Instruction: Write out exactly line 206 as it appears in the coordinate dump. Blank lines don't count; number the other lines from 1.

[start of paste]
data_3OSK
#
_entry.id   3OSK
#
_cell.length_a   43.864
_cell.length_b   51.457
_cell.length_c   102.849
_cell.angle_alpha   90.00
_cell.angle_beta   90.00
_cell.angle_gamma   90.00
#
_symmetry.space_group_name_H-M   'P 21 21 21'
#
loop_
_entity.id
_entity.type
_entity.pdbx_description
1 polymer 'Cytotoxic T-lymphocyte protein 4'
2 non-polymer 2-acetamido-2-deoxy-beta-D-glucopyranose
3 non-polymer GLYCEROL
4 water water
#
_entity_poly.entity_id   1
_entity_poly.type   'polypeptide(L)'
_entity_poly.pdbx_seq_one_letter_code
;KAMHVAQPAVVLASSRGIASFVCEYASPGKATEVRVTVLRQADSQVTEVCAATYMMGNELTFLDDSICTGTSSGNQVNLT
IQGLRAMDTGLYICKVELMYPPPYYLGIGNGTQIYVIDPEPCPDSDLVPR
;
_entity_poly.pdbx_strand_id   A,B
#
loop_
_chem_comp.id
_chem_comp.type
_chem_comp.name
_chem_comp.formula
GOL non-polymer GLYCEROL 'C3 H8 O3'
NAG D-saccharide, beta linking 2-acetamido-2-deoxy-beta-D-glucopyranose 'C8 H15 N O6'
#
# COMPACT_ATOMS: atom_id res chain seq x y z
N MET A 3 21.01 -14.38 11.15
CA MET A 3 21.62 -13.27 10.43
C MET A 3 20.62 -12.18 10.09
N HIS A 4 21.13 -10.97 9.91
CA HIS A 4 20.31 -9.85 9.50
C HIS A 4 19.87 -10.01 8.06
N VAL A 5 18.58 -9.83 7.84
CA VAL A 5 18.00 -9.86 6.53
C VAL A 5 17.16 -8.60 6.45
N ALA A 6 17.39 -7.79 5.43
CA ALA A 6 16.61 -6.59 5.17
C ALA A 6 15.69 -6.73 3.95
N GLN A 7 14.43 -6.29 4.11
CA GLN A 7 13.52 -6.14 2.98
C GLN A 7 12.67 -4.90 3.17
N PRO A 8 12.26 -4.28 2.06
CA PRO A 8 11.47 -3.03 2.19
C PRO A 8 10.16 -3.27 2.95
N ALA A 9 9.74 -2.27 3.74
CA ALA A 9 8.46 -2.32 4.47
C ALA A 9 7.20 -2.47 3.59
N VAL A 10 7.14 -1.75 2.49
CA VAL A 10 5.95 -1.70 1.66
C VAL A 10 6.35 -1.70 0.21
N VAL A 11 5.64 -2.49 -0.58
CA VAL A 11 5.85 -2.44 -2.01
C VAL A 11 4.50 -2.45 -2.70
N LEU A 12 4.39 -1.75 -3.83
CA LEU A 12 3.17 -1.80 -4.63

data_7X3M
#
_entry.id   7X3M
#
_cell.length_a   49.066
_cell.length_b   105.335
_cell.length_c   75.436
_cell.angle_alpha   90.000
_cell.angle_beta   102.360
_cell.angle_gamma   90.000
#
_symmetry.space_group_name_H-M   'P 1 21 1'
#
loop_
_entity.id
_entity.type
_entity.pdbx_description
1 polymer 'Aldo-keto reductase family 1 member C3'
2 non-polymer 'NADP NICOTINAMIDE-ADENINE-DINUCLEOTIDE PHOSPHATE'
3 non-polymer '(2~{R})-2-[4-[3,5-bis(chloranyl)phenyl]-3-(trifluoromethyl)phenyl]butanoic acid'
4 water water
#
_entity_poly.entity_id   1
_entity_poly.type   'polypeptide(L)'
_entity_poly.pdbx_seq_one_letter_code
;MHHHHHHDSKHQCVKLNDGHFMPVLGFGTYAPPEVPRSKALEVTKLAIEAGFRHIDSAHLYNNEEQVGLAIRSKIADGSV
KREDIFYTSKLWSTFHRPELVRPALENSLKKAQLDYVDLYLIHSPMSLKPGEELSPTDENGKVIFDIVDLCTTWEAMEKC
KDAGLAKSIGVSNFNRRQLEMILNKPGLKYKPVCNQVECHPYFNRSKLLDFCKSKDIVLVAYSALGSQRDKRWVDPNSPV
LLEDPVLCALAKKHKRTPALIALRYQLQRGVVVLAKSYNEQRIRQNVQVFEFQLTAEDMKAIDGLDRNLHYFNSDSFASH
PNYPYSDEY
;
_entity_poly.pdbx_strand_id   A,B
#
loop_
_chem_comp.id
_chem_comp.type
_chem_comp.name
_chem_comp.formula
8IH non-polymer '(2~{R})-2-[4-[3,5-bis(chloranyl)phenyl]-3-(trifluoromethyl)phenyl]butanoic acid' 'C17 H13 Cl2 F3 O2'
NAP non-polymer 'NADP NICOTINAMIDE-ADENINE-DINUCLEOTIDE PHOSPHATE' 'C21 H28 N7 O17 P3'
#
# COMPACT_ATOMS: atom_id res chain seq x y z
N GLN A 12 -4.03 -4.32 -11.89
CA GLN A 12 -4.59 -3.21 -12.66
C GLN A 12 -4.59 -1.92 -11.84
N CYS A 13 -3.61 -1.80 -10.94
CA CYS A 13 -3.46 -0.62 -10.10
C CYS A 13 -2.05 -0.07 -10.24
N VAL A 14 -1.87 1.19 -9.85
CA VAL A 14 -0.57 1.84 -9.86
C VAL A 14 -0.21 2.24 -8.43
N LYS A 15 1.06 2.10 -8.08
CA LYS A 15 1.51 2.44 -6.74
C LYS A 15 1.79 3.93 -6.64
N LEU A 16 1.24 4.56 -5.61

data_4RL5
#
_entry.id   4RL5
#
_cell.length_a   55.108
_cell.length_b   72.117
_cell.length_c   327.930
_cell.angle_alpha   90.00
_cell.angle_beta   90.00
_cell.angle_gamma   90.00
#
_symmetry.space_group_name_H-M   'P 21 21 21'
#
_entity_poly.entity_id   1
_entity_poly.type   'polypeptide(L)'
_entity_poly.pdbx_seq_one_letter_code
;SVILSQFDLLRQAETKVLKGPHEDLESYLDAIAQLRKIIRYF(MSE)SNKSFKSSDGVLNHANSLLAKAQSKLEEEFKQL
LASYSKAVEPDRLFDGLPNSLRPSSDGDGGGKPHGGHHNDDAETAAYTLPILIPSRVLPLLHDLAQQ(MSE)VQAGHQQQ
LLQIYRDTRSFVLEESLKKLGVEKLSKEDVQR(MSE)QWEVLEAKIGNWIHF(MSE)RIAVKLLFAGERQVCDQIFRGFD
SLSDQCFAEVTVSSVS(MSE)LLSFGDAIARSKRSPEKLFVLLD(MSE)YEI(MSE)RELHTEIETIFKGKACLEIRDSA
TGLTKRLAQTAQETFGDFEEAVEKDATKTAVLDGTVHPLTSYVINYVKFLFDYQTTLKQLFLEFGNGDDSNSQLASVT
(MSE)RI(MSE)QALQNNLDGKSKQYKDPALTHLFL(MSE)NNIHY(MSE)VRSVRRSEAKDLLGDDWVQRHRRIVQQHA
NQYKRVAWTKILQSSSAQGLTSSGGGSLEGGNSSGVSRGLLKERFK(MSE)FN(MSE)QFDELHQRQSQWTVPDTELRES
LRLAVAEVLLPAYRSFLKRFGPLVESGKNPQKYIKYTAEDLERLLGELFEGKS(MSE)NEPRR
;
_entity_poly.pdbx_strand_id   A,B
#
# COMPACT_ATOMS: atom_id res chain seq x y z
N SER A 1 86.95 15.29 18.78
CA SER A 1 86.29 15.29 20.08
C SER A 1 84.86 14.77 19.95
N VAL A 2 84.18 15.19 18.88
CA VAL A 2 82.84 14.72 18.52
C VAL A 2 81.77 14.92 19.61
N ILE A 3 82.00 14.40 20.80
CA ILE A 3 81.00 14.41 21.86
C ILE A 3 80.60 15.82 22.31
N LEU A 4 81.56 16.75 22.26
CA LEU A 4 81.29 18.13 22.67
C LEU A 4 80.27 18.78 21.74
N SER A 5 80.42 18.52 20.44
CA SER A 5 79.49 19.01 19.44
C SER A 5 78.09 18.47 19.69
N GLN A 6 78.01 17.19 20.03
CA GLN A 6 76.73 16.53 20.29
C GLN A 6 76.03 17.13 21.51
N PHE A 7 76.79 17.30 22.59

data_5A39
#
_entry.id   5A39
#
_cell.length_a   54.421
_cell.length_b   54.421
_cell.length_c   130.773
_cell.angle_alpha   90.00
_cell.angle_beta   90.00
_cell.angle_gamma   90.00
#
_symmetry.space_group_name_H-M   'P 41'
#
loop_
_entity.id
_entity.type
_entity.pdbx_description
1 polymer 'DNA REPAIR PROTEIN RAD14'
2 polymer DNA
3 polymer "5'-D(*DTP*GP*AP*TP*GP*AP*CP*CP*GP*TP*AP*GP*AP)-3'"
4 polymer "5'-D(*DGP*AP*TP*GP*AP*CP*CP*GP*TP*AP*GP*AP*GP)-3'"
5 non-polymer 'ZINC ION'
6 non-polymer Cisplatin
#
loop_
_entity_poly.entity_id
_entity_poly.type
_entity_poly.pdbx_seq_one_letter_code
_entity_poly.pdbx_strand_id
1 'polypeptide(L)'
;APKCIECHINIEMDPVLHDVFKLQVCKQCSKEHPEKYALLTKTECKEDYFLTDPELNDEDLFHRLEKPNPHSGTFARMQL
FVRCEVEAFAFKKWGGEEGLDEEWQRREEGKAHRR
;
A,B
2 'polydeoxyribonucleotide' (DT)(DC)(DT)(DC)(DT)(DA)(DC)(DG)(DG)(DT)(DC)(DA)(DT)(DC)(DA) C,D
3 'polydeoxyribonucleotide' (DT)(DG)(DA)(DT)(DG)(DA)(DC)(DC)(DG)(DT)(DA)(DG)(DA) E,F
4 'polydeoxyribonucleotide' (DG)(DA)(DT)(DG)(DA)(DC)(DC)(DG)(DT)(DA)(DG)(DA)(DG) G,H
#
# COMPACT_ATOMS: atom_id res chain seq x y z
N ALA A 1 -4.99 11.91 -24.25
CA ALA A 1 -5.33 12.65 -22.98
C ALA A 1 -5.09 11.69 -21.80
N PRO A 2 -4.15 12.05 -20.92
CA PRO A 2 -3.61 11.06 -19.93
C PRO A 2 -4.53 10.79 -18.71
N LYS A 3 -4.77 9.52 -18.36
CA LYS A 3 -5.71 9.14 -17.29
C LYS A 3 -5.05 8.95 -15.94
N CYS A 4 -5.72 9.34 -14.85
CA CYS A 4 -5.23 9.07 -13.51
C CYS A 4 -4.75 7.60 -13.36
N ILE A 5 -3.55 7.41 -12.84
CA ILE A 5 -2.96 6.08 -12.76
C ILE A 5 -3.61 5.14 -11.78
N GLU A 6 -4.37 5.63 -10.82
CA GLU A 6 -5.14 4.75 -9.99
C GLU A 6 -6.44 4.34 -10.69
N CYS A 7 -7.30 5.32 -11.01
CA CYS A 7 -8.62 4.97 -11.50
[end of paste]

3 'polydeoxyribonucleotide' (DT)(DG)(DA)(DT)(DG)(DA)(DC)(DC)(DG)(DT)(DA)(DG)(DA) E,F